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In the previous chapter, you learned how to increase your productivity by taking inspiration from manufacturing’s production process. In this chapter, we’ll look at some other manufacturing strategies that can aid productivity, as well as strategies for efficient and productive meetings.
Indicators, or measurements, tell manufacturers (or managers) about what’s going in the production process (or administrative process) and provide information about output.
There is a myriad of possible indicators ranging from equipment downtime to profit to customer satisfaction. To determine what your indicators should be, ask yourself what information you want to know first-thing every day to head off potential problems. Effective indicators must:
Manufacturing strategies work well in a business environment too.
All tasks involve set-up time, so it’s most efficient to do similar tasks all at once than to set-up multiple times. What activities do you do that you could batch?
In the previous two parts, you learned how to improve your managerial output and productivity by adjusting your activities, leverage, and time management to improve the performance of your team. Now, we’ll look at how to improve the performance and output of an entire organization by effectively structuring and wielding control.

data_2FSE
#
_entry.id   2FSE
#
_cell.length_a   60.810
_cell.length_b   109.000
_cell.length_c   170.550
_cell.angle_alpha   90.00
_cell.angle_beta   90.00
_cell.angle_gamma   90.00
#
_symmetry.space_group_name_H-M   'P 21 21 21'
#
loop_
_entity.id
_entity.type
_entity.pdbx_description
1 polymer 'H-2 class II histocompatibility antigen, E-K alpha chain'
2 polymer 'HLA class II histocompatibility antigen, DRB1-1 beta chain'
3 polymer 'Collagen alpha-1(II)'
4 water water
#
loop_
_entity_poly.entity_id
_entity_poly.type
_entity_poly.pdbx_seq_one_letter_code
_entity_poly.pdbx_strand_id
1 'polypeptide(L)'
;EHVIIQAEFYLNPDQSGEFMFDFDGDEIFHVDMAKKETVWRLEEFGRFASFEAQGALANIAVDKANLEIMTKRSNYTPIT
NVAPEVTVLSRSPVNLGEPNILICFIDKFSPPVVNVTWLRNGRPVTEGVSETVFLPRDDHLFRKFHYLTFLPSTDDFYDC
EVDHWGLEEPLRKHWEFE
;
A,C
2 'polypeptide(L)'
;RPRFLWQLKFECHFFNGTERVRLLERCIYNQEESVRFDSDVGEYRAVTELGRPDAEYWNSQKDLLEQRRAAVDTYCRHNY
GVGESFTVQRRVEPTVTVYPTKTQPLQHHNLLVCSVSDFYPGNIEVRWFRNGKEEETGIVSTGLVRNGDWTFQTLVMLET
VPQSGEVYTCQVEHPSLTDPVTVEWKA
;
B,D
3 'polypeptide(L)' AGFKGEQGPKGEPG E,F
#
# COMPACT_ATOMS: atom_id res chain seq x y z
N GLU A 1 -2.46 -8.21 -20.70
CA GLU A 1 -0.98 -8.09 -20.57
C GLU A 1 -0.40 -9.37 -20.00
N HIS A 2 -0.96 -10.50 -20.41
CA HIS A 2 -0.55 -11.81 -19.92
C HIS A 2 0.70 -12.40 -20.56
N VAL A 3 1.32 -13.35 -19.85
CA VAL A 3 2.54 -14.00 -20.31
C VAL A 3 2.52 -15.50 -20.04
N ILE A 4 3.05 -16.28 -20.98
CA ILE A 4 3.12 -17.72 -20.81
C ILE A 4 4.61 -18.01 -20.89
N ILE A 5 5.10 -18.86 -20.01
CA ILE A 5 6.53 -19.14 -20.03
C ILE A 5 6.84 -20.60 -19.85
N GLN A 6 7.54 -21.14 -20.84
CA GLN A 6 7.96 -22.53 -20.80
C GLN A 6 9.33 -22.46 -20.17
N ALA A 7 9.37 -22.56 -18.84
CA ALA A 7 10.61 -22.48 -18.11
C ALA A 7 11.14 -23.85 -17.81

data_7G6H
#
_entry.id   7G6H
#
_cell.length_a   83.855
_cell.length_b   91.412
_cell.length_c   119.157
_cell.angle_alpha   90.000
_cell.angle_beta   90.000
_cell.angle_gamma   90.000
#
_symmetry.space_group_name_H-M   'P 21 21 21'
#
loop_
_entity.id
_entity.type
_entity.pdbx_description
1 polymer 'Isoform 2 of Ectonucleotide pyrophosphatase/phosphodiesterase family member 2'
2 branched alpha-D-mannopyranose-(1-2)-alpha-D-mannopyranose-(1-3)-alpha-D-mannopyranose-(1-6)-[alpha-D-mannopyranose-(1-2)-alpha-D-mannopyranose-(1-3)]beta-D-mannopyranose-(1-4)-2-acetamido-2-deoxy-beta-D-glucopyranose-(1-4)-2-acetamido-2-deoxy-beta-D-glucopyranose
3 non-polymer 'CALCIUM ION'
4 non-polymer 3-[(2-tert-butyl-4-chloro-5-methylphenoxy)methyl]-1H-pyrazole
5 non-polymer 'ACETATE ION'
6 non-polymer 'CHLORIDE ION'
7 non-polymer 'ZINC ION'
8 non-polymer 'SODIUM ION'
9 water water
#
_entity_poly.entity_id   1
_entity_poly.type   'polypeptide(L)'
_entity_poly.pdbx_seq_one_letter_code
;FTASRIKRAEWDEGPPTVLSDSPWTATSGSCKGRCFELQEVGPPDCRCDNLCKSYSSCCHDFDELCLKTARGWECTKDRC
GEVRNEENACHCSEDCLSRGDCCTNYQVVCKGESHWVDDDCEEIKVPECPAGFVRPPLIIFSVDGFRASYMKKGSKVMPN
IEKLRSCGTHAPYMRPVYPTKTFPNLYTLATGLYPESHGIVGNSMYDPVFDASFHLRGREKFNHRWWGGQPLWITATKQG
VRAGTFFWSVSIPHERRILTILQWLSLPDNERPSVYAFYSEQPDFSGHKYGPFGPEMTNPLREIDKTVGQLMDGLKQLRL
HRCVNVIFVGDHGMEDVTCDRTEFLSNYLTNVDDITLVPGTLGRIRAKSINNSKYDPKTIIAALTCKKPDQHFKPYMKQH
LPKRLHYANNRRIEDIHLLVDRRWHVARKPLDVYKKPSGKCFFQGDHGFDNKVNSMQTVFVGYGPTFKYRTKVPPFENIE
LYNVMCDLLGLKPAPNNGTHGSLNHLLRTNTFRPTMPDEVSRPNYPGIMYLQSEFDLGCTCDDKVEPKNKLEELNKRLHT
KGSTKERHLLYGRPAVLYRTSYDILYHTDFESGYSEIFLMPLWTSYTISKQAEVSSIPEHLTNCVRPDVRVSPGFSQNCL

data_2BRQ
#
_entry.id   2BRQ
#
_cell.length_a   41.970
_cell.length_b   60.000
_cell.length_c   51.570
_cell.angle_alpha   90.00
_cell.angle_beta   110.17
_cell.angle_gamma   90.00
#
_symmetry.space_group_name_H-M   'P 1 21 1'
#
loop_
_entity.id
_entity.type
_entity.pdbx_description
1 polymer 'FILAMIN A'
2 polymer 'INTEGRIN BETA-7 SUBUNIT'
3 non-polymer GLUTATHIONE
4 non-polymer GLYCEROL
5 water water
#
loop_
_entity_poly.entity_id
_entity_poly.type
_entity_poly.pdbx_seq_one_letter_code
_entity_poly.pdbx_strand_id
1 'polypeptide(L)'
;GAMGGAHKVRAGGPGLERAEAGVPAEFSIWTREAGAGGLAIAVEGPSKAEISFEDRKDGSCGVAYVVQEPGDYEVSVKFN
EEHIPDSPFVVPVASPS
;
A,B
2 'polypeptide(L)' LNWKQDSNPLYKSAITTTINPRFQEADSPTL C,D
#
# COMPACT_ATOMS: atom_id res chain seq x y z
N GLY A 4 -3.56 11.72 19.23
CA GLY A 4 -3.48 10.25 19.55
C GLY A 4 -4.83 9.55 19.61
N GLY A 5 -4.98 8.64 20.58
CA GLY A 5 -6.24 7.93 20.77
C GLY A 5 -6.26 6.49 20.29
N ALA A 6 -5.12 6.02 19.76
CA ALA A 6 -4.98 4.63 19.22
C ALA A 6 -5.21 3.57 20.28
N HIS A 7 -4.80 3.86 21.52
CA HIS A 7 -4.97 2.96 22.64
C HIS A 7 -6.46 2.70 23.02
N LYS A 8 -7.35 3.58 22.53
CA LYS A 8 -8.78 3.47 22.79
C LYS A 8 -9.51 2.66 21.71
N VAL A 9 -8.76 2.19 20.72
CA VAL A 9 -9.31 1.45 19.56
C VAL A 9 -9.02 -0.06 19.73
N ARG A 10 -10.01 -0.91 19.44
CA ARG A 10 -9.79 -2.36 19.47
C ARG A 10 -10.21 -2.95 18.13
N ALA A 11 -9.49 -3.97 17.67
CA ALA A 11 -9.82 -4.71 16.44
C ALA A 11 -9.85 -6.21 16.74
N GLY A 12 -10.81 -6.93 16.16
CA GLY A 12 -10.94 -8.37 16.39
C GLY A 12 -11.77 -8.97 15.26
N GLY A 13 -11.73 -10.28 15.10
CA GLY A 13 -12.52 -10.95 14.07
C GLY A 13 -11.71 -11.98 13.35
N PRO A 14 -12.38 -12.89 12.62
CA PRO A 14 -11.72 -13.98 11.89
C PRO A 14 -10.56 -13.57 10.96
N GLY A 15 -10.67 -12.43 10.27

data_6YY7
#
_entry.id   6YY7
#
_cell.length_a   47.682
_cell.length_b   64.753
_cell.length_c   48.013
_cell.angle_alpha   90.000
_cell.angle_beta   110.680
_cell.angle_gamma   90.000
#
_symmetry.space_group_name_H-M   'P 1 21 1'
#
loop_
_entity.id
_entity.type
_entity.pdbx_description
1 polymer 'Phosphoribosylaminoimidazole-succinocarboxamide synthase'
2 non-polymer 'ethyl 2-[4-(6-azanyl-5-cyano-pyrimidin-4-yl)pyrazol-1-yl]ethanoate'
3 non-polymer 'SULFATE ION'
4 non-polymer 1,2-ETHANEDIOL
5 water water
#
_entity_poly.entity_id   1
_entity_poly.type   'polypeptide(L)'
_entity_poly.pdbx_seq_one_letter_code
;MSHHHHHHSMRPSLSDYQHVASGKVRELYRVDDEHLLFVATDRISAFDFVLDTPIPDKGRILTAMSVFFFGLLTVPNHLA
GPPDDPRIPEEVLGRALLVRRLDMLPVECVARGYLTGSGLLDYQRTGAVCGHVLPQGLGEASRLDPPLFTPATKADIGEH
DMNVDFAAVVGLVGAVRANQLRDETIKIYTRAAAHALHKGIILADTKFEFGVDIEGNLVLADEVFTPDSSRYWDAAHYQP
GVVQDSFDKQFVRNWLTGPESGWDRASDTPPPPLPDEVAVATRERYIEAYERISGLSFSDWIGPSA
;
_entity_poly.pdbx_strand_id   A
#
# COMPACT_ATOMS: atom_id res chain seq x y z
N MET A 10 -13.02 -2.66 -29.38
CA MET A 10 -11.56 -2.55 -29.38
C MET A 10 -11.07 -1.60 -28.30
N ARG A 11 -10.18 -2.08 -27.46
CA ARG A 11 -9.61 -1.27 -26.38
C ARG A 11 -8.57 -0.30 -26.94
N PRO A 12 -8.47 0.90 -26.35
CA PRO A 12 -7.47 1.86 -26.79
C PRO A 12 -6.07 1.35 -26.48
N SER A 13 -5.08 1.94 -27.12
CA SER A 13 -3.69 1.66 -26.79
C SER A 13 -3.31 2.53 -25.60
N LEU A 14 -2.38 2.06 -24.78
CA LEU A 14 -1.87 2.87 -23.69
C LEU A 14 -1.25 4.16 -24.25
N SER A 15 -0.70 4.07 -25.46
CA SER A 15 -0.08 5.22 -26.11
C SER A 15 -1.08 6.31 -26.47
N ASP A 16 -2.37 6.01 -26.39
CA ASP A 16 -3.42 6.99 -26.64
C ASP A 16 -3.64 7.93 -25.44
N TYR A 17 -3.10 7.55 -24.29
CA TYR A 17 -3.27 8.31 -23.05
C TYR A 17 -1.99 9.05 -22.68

As organizations grow, they have more to keep track of and they often benefit from restructuring. There are three organizational structures that you can use to structure your company:
In this centralized structure, individual business units are only responsible for their unit-specific tasks. Any function that they share with another unit (for example, human resources), is handled by a group that handles the shared function for all units.